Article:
12 Mar Federal Lawsuit filed against California Sanctuary Policies
By Atty. Crispin Caday Lozano
The Department of Justice filed a lawsuit against California challenging its sanctuary policies in Federal Court of the Eastern District. The case is likely to reach the Supreme Court of the United States as it involves the extent of Federal power against States rights States rights is one of the basis for the Fourteenth Amendment to the U.S. Constitution.
This lawsuit challenging several California laws filed Tuesday is the U.S. Justice Department’s latest salvo in the ongoing policy and legal battle regarding “sanctuary” policies.
The complaint, which names the State of California, California Governor Jerry Brown, and California Attorney General Xavier Becerra as defendants, claims that three California laws addressing the role of states, localities, and employers in federal immigration enforcement are unconstitutional.
The lawsuit, filed in the U.S. District Court for the Eastern District of California, challenges three state laws:
◾SB 54 prohibits state and local law enforcement agencies from using their resources to investigate, detain, report, or arrest people to help enforce federal immigration laws, protects immigrants’ personal data, and strengthens state confidentiality policies.
◾AB 103 creates a state inspection program for immigration detention facilities.
◾AB 450 regulates the role of employers in unlawful immigration raids on workplaces.
The Department of Justice has claimed that these laws represent an effort to obstruct federal law enforcement agents.
But so-called sanctuary policies like those at issue here are laws intended to ensure that states and localities can serve and protect all of their residents, regardless of immigration status. Many do so by limiting states’ and localities’ role in enforcing immigration law.
These limitations can strengthen resident-police relations, keep control over police resources in local hands, and protect police agencies from liability based on unlawful enforcement of federal immigration laws. Overall, sanctuary jurisdictions have been found to be safer and more economically vibrant than their non-sanctuary counterparts.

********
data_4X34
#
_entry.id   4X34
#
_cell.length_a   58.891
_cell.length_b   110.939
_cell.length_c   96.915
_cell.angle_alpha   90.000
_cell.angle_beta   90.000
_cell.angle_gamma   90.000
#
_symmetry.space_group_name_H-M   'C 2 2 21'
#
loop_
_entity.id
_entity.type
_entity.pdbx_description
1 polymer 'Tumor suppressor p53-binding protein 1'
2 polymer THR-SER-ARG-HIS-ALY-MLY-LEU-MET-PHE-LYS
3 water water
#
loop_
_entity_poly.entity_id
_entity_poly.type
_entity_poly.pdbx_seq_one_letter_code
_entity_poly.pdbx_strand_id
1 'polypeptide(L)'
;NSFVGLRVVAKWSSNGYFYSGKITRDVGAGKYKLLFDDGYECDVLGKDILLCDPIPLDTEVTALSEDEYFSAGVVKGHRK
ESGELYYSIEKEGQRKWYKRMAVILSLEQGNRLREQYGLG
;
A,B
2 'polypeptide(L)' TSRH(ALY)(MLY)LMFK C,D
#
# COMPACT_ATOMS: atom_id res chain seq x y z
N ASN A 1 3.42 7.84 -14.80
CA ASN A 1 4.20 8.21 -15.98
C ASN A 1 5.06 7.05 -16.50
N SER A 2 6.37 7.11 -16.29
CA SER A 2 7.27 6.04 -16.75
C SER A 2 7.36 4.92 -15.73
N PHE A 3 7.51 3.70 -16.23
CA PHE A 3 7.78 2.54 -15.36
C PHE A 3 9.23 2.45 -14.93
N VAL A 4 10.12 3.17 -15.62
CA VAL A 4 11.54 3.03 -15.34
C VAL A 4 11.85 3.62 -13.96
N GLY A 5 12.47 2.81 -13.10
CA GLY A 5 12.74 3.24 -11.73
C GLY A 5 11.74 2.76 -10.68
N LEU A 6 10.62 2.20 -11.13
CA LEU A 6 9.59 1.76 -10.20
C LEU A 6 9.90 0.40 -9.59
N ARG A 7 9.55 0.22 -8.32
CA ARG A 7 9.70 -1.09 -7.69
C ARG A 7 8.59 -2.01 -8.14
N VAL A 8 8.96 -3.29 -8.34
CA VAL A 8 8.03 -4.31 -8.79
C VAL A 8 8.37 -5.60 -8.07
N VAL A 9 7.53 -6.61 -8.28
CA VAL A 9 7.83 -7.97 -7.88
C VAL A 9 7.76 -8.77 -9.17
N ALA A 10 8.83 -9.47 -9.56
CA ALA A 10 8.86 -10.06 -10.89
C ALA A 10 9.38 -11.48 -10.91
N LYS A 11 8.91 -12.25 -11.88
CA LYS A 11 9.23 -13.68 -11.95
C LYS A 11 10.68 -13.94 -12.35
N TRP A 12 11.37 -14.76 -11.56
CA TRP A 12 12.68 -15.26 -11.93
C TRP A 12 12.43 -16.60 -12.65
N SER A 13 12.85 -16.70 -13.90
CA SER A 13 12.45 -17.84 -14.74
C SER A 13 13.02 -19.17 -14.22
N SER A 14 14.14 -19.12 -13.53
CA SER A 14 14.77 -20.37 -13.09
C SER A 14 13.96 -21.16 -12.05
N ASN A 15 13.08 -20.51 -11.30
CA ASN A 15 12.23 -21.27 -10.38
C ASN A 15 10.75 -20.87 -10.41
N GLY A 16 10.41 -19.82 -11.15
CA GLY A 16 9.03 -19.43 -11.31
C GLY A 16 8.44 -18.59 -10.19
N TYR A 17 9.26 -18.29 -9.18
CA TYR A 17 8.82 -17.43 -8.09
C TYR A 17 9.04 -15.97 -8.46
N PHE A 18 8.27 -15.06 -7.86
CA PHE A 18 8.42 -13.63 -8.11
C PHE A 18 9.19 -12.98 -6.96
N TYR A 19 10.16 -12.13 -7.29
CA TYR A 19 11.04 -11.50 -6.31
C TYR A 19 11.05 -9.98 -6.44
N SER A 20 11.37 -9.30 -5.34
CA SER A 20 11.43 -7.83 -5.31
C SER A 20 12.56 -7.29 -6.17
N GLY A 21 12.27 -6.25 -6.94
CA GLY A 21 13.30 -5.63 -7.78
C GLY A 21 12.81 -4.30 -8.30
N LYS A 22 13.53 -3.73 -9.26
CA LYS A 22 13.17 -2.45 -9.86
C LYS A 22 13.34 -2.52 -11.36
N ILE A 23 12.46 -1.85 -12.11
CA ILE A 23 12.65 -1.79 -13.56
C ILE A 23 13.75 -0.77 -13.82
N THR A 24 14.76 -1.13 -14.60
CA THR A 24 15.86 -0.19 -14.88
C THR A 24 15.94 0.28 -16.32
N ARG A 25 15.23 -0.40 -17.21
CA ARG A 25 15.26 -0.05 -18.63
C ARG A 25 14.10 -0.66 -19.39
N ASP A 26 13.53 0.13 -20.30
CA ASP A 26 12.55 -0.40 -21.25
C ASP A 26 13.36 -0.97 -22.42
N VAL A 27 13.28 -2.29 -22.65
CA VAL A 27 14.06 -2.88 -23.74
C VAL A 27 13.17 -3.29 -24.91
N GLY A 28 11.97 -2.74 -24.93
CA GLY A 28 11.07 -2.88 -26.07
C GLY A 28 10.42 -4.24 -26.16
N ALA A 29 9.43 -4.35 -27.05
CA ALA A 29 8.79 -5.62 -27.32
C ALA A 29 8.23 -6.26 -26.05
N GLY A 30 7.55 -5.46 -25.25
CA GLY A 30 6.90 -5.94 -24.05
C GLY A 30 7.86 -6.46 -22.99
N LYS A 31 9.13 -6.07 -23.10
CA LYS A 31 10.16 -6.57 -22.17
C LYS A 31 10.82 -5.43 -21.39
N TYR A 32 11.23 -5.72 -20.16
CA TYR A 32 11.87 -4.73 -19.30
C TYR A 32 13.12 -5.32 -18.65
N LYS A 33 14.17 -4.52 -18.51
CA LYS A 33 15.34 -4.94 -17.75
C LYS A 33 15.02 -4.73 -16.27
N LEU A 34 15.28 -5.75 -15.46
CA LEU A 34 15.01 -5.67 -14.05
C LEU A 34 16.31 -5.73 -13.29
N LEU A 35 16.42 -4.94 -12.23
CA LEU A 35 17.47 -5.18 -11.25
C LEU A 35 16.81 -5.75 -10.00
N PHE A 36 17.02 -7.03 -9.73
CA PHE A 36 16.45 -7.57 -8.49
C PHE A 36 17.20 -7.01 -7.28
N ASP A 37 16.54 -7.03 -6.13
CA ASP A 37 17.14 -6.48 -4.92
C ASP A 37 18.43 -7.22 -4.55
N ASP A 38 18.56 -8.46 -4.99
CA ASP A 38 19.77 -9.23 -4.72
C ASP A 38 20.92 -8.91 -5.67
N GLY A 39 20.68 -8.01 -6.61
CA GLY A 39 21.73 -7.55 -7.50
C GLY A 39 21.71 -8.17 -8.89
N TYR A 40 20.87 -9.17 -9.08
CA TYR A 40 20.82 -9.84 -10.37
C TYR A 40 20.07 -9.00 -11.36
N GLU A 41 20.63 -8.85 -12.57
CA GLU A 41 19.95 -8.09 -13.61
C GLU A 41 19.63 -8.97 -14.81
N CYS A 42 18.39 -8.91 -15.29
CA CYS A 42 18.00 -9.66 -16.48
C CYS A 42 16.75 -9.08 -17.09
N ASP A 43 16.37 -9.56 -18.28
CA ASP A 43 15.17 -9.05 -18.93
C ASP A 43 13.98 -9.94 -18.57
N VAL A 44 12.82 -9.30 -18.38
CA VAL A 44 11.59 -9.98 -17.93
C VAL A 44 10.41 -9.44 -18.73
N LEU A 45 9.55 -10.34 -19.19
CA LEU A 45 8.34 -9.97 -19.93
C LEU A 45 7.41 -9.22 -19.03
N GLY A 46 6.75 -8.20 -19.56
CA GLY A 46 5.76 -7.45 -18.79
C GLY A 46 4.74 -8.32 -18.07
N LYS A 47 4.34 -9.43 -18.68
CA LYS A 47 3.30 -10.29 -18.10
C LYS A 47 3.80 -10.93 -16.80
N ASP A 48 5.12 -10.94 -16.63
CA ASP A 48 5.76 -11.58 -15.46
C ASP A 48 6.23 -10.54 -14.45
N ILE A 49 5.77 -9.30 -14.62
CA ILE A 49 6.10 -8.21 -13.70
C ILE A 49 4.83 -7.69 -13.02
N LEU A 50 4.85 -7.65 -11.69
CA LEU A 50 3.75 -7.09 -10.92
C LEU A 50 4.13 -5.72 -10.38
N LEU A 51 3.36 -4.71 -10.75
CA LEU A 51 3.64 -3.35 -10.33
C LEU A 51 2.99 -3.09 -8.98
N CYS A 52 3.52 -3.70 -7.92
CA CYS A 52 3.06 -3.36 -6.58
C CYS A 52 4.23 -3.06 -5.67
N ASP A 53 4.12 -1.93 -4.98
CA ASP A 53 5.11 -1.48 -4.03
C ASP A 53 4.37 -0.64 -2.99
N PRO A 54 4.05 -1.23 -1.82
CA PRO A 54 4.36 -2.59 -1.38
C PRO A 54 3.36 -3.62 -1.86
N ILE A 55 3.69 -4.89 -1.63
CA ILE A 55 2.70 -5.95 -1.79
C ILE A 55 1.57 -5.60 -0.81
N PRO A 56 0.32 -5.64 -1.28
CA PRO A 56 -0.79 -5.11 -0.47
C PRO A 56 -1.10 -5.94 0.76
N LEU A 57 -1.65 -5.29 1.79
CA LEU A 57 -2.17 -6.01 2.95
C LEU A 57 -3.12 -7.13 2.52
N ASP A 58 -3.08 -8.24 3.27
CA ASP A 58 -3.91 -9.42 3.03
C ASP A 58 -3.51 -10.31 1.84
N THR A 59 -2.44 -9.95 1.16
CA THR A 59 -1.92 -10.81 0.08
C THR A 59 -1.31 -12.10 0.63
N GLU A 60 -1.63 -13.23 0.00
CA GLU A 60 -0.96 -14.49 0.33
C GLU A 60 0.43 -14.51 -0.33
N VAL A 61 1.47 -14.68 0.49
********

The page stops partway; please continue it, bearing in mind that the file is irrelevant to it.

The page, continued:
As Attorney General Becerra explained, “States and local jurisdictions have the rights to determine which policies are best for their communities.” Tuesday’s lawsuit is yet another attempt to challenge that simple premise.
Note: This is not a legal advice.
- For the week ending March 2, 2018, we received three Adjustment of Status, one Application to Remove Condition on Residence and one Renewal of Green Card approvals.
- For the week ending February 9, 2018, we received approvals of one I-485, one N-400, one I-90 and one I-751.
- On January 12, 2018, we received an approval of immigrant visa at the U.S. Consulate Manila for an alien who applied for I-601-A as one who entered as a seaman.
- On January 10, 2018, we received an approval form USCIS of a self petition for abused spouse based on same sex marriage.
- On January 3, 2018, we received an approval from the Immigration Court for a waiver of misrepresentation for a client who was charged with misrepresentation in marriage;
- On December 15, 2017, we received an approval from USCIS for an adjustment of status for same sex marriage for an applicant who entered without inspection but has Sec. 245 (i).
- On November 16, 2017, we received an approval from Immigration Court for a waiver of misrepresentation for entering as single daughter of U.S. citizen but actually married.
- On October 25, 2017, we received an approval of I-485 adjustment of status for our client who has a DUI but has proof that he has cleared his record.
- On October 20, 2017, we received an approval of naturalization for a client who was granted a waiver of misrepresentation in Immigration Court.
- On October 16, 2017, we received from USCIS an approval for an adjustment of status for same sex marriage, after two scheduled interviews.
- On October 9, 2017, we received an approval from USCIS for adjustment of status for a client who entered as a seaman but has Sec. 245 (i) eligibility.
- On October 2, 2017, we received an approval of adjustment of status from USCIS for a client who entered without inspection but has Sec. 245(i).
- For the week ending September 15, 2017, we received three Immigrant Visa Approvals in U.S. Embassy Manila for three applicants who entered as seaman under the Provisional Waiver Program.
If you have immigration problems the Law Offices of Crispin C. Lozano can help you find a solution before your problem gets worse which could lead to deportation and family separation.
Crispin Caday Lozano, Esq. is an active member of the State Bar of California, the American Immigration Lawyers Association and San Francisco Trial Lawyers Association. He specializes in immigration law and personal injury. For free consultation email or call (firstname.lastname@example.org / 1-877-456-9266)